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Police Checks Delayed

Police checks delayed
Published Friday January 28th, 2011 
Times & Transcript Staff

RCMP policy created to protect the vulnerable sector of our population – children, the disabled and elderly, is causing delays in criminal checks. If you are having a police check done in order to work at a library or volunteer with children, and your date of birth and gender match a pardoned sex offender, you will need to get your fingers inked, sometimes at your own expense, and wait until the prints have been sent to Ottawa to be checked with the national database of pardoned sex offenders, a wait that can be up to three months.

The RCMP has seen a major increase in requests for finger printing since the policy changed in July 2010.

District Commander Marlene Snowman told Port Elgin Council that the increase of ‘police letters’ in their monthly RCMP report is due to this policy, saying that “there had been a drastic increase in finger printing.” She said that RCMP District 4 has set one day a week aside, in the offices in Shediac and Sackville, to process all of the finger printing.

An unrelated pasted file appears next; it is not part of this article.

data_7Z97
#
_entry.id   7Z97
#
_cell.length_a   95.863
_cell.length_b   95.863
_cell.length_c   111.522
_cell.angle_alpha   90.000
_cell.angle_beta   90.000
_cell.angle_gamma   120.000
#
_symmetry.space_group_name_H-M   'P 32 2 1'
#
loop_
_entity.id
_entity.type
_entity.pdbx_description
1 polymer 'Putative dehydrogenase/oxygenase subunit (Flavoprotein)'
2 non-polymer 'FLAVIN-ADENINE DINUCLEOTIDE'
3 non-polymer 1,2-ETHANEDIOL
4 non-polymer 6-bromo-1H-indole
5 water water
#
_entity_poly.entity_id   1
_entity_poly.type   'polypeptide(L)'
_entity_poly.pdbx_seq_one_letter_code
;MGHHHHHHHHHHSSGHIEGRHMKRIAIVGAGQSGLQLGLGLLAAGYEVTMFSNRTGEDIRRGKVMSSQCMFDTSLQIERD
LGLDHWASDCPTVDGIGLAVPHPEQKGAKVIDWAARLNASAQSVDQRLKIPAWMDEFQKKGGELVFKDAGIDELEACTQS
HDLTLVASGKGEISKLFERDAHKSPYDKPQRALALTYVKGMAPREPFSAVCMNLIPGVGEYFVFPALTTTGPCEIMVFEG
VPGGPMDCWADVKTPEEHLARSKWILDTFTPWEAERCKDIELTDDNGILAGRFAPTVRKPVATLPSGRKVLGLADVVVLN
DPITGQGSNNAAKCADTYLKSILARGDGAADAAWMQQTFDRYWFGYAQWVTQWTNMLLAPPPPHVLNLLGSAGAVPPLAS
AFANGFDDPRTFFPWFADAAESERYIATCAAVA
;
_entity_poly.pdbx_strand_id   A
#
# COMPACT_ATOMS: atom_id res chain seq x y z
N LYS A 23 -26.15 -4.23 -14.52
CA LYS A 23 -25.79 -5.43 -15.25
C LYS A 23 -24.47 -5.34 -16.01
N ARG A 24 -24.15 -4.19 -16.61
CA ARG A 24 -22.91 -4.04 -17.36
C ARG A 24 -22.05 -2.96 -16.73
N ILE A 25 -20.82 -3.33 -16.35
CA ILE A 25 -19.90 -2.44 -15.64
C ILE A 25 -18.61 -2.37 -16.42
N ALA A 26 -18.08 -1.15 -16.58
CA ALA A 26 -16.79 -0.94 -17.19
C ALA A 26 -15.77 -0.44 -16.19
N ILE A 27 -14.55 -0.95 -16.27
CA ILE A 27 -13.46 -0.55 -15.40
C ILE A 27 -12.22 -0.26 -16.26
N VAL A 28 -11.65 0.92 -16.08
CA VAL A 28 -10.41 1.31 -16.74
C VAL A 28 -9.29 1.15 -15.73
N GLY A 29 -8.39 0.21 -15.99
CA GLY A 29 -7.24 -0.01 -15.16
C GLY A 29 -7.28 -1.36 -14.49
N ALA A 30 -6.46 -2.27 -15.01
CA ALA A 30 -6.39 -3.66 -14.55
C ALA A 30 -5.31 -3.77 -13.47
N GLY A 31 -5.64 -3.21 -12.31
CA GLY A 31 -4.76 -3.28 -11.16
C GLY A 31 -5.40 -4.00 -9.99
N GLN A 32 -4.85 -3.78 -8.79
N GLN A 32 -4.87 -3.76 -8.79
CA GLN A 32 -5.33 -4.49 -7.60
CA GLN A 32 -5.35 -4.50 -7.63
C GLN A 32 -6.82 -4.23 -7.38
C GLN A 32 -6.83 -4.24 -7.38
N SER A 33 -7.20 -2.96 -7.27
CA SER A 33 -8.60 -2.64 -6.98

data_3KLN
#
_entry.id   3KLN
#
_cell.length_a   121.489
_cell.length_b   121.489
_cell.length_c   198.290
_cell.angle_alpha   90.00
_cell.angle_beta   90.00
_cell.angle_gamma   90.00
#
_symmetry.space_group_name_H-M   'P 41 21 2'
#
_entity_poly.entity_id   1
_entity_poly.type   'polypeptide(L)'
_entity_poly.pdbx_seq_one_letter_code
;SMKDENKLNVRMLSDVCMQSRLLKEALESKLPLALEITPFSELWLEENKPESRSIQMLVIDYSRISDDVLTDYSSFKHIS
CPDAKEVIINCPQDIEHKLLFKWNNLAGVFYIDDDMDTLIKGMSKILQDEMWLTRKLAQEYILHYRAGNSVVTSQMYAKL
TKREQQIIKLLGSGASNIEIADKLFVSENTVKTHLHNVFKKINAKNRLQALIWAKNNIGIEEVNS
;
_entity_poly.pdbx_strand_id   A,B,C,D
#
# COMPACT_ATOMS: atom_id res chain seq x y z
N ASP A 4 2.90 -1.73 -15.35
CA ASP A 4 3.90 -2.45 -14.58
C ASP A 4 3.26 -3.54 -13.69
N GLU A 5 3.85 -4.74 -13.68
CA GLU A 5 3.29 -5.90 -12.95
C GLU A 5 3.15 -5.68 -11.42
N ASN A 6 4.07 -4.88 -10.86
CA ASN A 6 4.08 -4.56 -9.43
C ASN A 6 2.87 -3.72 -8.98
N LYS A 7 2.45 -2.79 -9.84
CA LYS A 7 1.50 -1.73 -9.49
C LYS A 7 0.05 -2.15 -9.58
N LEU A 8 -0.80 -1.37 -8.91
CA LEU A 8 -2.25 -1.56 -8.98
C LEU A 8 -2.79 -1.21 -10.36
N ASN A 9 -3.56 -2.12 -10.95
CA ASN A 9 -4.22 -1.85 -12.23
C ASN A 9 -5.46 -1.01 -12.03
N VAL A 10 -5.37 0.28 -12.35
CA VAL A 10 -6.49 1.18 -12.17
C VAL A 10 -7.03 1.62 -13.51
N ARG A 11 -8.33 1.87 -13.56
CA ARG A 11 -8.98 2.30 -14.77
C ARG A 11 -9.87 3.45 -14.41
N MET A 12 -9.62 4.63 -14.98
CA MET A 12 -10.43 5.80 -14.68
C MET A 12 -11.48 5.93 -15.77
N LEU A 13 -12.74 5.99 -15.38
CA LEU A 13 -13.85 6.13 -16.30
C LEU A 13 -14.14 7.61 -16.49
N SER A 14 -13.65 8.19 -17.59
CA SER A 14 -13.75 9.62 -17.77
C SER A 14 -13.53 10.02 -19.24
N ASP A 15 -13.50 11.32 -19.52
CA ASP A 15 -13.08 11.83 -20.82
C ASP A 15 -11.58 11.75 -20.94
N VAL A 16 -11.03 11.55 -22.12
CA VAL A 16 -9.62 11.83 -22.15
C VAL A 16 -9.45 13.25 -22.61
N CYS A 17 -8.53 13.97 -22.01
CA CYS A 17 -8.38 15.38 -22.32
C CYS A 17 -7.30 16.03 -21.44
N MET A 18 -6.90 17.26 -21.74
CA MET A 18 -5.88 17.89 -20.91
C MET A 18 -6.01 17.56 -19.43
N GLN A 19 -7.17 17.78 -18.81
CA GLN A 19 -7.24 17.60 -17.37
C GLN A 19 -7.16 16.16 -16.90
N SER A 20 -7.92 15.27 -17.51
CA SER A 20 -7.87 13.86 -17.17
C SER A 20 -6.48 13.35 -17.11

Snowman also reported to council that “issues had been dealt with” regarding the vandalism on the school grounds and in downtown Port Elgin.

Snowman told council that a couple of houses in Port Elgin had been given a first warning regarding complaints from neighbours that their house was being used for illegal activities.

Snowman explained that new provincial legislation passed last year has given authority to a police team called the SCAN Team (Safer Communities and Neighbourhoods) that works out of Moncton and consists of retired and active police officers, to evict homeowners or renters from their homes and board up the house.

Although the team does not have the authority to charge individuals, they do have the power to evict the residents from their own home, and board it up, if there are enough complaints against that resident. The legislation allows residents to anonymously report any criminal activity in a building, such as producing or selling illegal drugs, prostitution, unlawful sale of alcohol, unlawful gaming or illegal firearms. The toll free number is 1-877-826-2122.

Councillor Tanya Trenholm expressed some hesitation about the legislation, wondering if it could be used against an innocent person with “a lot of enemies.” Snowman replied that this legislation was proving very effective in Nova Scotia and the police make a thorough investigation to substantiate the complaints

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